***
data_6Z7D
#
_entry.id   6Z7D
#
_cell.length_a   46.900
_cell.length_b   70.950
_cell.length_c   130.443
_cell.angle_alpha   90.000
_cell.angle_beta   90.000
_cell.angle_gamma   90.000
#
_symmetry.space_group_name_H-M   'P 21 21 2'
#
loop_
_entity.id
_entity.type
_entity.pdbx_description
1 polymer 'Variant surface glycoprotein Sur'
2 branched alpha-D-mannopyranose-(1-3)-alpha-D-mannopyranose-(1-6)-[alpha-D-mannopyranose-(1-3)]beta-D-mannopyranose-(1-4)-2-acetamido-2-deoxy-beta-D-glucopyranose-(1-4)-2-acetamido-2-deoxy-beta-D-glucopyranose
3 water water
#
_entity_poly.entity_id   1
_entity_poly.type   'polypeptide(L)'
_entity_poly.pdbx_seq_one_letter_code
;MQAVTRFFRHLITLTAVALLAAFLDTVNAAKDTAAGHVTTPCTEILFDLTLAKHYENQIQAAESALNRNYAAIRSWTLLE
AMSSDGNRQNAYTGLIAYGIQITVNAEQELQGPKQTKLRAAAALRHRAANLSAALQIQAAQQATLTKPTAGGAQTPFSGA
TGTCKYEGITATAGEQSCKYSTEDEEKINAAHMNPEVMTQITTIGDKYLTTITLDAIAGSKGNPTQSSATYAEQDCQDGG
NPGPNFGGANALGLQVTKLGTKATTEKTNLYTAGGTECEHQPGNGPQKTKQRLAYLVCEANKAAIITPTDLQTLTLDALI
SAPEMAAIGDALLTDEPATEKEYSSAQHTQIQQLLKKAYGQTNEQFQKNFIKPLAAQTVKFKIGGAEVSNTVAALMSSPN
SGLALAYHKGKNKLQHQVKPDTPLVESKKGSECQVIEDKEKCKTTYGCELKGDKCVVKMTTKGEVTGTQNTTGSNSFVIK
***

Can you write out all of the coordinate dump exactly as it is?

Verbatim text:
data_6Z7D
#
_entry.id   6Z7D
#
_cell.length_a   46.900
_cell.length_b   70.950
_cell.length_c   130.443
_cell.angle_alpha   90.000
_cell.angle_beta   90.000
_cell.angle_gamma   90.000
#
_symmetry.space_group_name_H-M   'P 21 21 2'
#
loop_
_entity.id
_entity.type
_entity.pdbx_description
1 polymer 'Variant surface glycoprotein Sur'
2 branched alpha-D-mannopyranose-(1-3)-alpha-D-mannopyranose-(1-6)-[alpha-D-mannopyranose-(1-3)]beta-D-mannopyranose-(1-4)-2-acetamido-2-deoxy-beta-D-glucopyranose-(1-4)-2-acetamido-2-deoxy-beta-D-glucopyranose
3 water water
#
_entity_poly.entity_id   1
_entity_poly.type   'polypeptide(L)'
_entity_poly.pdbx_seq_one_letter_code
;MQAVTRFFRHLITLTAVALLAAFLDTVNAAKDTAAGHVTTPCTEILFDLTLAKHYENQIQAAESALNRNYAAIRSWTLLE
AMSSDGNRQNAYTGLIAYGIQITVNAEQELQGPKQTKLRAAAALRHRAANLSAALQIQAAQQATLTKPTAGGAQTPFSGA
TGTCKYEGITATAGEQSCKYSTEDEEKINAAHMNPEVMTQITTIGDKYLTTITLDAIAGSKGNPTQSSATYAEQDCQDGG
NPGPNFGGANALGLQVTKLGTKATTEKTNLYTAGGTECEHQPGNGPQKTKQRLAYLVCEANKAAIITPTDLQTLTLDALI
SAPEMAAIGDALLTDEPATEKEYSSAQHTQIQQLLKKAYGQTNEQFQKNFIKPLAAQTVKFKIGGAEVSNTVAALMSSPN
SGLALAYHKGKNKLQHQVKPDTPLVESKKGSECQVIEDKEKCKTTYGCELKGDKCVVKMTTKGEVTGTQNTTGSNSFVIK